When you imagine looking back on your life, what do you want to be remembered for?
While we’ve been retraining ourselves to think like budget-constrained people, which is what we’ll be when we quit our jobs next year, we’re continuing our never ending search for good advice from all corners. That’s what led us to talk last week about times when it makes more sense to think like rich people than like budget-constrained people.
One of the things that has always been appealing to us about people with excess wealth is that they have the ability to give money to whatever causes are important to them, to spend time advancing those causes and to spread the word about them. And we’ve definitely been around some who are doing it right — giving generously, but also doing the little day-to-day stuff that matters, too. Being kind to everyone, expressing appreciation for good service, tipping well. Reaching down to help someone pick up that thing they just dropped. Holding the door open for a stranger. To us, it’s those completely non-financial moments, those moments of kindness and shared humanity, that stand out most.
Unfortunately, we’ve also been around rich people who viewed generosity as merely a tax write-off, not as something ingrained in their souls. Or who think that doing one good thing (maybe writing a big check to charity) means they’ve done their part and they can be jerks to everyone now. Who let their bank balance or their house size convince them that they’re too important or too good to see themselves as equals with all the regular people around them.
Man, what a bummer of a way to live! How draining that must be to feel like other people are beneath you, that you’re surrounded by riff raff. This is when you get into that sticky, icky zone of “deserve.” Thinking you deserve more than others, you deserve better. That feels like a super crappy recipe for happiness.
Research tells us that the people who are happiest are not those who think they deserve whatever they have in life, but those who are most thankful. And that’s a mindset you can consciously choose, not one that’s predetermined for you.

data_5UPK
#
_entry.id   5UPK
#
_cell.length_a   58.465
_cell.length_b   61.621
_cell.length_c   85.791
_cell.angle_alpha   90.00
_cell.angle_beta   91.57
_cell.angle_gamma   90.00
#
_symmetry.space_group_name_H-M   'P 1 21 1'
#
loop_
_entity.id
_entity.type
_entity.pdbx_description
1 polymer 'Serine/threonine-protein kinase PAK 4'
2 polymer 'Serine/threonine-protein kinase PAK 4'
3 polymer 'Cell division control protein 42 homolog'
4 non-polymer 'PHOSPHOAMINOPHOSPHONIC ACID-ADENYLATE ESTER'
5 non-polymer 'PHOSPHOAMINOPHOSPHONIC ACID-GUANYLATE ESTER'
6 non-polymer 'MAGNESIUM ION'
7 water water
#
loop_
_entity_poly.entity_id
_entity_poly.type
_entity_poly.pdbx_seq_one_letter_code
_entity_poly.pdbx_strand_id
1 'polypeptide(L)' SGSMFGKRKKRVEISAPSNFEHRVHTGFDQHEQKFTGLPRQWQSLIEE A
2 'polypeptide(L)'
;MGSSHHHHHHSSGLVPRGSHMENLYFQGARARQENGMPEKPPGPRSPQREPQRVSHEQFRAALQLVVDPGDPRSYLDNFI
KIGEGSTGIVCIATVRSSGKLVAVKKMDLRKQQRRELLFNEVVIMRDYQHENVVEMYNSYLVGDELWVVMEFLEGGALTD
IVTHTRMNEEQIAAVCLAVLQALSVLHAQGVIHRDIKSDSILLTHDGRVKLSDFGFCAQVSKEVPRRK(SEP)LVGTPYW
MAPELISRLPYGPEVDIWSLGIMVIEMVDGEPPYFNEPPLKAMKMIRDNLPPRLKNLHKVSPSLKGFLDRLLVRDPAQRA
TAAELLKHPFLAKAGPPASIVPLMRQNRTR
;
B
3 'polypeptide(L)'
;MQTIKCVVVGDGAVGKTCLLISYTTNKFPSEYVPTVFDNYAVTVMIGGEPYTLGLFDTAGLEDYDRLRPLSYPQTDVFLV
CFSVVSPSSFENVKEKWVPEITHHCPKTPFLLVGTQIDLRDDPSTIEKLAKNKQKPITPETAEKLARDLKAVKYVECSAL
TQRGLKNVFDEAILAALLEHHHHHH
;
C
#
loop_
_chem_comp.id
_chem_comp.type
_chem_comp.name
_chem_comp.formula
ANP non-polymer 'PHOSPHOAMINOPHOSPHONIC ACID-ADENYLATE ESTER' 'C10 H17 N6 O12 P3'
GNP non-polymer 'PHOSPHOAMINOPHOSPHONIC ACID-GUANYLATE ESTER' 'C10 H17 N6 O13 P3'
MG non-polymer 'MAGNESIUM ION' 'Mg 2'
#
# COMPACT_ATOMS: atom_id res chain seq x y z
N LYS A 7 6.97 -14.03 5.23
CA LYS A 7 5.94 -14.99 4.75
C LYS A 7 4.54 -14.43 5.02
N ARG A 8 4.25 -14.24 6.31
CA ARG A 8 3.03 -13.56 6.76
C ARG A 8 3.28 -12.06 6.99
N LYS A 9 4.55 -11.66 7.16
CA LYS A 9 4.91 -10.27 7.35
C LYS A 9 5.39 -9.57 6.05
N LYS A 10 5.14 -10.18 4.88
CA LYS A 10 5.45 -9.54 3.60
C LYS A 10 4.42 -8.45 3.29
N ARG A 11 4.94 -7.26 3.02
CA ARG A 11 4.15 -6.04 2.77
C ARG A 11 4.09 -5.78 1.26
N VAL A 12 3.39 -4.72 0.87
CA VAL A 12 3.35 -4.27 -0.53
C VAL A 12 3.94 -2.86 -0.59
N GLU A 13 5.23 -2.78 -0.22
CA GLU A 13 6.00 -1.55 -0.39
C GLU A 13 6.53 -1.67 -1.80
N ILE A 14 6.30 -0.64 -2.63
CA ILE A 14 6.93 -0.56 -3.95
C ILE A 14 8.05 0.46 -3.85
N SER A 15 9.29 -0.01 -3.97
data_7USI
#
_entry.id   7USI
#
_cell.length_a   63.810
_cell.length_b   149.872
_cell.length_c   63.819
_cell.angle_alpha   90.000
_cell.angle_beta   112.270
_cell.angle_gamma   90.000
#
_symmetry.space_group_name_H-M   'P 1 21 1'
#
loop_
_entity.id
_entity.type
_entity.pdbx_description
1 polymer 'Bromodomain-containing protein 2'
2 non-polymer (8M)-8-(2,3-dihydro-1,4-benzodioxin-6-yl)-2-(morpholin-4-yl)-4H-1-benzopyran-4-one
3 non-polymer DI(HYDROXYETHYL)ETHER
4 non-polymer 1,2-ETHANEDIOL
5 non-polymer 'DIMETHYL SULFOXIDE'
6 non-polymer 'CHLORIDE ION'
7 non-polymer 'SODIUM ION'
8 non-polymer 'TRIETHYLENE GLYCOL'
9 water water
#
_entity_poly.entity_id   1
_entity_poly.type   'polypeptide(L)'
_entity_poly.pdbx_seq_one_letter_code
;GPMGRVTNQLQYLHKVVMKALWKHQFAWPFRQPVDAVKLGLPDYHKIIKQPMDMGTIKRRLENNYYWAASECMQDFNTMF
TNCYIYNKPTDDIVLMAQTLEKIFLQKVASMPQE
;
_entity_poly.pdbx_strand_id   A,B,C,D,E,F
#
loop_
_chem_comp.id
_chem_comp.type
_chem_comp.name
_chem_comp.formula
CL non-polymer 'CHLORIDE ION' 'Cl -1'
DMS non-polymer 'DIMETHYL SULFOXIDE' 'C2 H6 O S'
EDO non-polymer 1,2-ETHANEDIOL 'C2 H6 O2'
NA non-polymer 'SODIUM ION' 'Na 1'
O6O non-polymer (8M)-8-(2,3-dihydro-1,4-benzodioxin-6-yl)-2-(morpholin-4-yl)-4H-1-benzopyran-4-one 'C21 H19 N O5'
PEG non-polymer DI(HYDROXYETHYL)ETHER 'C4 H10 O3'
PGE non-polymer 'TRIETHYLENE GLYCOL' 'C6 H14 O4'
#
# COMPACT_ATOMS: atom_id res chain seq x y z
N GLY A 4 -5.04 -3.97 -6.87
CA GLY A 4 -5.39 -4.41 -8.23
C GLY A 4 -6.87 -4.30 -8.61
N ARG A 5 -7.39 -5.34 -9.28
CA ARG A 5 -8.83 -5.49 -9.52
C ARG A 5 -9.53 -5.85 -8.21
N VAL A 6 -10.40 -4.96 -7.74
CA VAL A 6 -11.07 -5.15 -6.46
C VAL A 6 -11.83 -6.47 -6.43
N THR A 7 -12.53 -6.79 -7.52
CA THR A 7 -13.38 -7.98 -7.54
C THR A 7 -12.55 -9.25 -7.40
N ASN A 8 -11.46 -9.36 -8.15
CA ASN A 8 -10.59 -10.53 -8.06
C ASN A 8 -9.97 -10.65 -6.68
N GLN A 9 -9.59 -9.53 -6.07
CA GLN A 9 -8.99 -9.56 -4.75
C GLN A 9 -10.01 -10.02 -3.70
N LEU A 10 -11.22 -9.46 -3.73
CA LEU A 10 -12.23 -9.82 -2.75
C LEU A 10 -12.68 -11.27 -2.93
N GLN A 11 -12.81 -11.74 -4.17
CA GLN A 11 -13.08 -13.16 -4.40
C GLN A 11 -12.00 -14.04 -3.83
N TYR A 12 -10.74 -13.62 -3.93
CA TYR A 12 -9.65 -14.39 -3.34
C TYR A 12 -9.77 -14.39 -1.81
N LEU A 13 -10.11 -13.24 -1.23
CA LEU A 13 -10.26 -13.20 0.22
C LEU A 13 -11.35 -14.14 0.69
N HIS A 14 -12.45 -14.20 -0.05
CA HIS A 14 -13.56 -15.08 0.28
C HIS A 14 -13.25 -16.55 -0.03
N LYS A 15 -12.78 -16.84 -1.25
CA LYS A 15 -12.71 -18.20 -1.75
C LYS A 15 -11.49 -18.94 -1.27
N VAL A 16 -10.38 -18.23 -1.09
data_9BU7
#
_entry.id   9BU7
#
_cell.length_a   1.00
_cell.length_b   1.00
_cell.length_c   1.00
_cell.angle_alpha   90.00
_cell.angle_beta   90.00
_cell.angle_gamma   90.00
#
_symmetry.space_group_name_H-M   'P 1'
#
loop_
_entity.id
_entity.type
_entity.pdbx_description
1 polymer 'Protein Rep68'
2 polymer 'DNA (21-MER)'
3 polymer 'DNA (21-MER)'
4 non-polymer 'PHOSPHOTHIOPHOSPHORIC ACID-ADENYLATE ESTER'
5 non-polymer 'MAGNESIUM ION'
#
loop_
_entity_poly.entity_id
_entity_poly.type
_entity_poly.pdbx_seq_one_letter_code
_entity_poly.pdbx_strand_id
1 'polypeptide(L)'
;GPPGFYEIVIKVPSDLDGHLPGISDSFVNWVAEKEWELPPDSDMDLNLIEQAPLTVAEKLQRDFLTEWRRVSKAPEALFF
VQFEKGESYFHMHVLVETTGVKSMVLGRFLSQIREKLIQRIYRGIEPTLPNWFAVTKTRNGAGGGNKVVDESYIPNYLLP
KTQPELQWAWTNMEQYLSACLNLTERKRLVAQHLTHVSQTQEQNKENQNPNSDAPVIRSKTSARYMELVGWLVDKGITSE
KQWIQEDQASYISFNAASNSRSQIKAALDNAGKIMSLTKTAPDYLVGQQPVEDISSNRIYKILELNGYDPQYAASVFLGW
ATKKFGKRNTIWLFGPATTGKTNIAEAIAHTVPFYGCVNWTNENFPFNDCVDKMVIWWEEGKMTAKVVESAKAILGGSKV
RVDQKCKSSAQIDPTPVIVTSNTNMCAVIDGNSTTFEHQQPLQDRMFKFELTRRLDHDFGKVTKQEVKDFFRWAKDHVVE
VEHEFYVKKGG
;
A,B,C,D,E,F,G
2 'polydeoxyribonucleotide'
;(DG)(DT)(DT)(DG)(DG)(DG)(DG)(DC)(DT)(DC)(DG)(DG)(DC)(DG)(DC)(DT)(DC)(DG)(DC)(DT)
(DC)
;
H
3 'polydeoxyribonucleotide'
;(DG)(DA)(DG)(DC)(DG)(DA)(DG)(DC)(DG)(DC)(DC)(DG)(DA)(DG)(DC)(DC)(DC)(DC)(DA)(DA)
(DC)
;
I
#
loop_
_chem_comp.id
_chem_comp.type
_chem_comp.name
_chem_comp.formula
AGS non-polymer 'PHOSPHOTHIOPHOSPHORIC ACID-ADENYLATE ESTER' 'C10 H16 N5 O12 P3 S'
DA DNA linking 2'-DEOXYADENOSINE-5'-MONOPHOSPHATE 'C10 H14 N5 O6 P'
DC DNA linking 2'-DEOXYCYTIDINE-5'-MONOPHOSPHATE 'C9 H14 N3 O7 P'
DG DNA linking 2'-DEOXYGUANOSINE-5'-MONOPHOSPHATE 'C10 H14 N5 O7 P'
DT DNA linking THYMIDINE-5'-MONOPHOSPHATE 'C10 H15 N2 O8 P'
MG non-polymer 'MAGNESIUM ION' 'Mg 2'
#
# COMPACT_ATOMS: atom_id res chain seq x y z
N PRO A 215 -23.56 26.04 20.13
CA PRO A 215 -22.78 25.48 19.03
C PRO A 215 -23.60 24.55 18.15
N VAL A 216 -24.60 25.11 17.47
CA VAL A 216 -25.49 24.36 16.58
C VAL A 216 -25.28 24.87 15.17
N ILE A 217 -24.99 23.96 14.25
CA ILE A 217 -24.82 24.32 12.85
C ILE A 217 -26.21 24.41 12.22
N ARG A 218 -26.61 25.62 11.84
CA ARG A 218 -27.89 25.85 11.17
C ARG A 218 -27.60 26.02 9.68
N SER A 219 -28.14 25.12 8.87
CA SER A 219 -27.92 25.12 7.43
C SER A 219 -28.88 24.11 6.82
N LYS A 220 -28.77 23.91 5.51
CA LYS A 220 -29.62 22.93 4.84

But back to that question of what you want to be remembered for.
Anyone with kids probably wants to be remembered as a good parent. Those with an entrepreneurial bent likely want to be remembered for their gamechanging ideas and business savvy. But I’d be willing to wager a hefty sum that none of us want to be remembered for being misers, for being selfish or for helping others only begrudgingly. For being those unhappy “deserve” types when we could be the happier “thankful” types.
Thinking about how we want to be remembered, we always come back to this idea of leaving the world in better shape than we found it, even if it’s only in little ways. Everything in our life’s purpose is about appreciating this awesome planet of ours, and finding a way to serve the planet and its occupants. As early retirees, we’ll be in a unique position to do that, because we’ll be able to spend most of our time on causes that are important to us, that help our community, instead of focusing solely on earning a living.
That’s not just a privilege, that’s great power, and as the uncle of our friend Spidey would say (or maybe it was Voltaire):
With great power comes great responsibility.
— Ben Parker, or Voltaire
We take that responsibility seriously. And that’s why we think everyone’s plan — whether it be for financial independence or early retirement, or for any other audacious goal — should have generosity built in. And not just plain old generosity, but joyful generosity.
What is Joyful Generosity?
Think of joyful generosity as the expression in action of gratitude. It’s what naturally happens when you allow yourself to feel thankful for everything good in your life, and to share that feeling with others. It’s the combination of that great responsibility with a deep-seated appreciation for your blessings in life, without comparing your blessings to anyone else’s. It’s generosity that comes from an open-hearted place, not a begrudging one. And — best of all — it’s generosity that not only helps others, but helps those who give it, too. Generosity with no strings attached, where any potential tax write-off is just the side effect. Generosity that makes you feel all warm and fuzzy inside.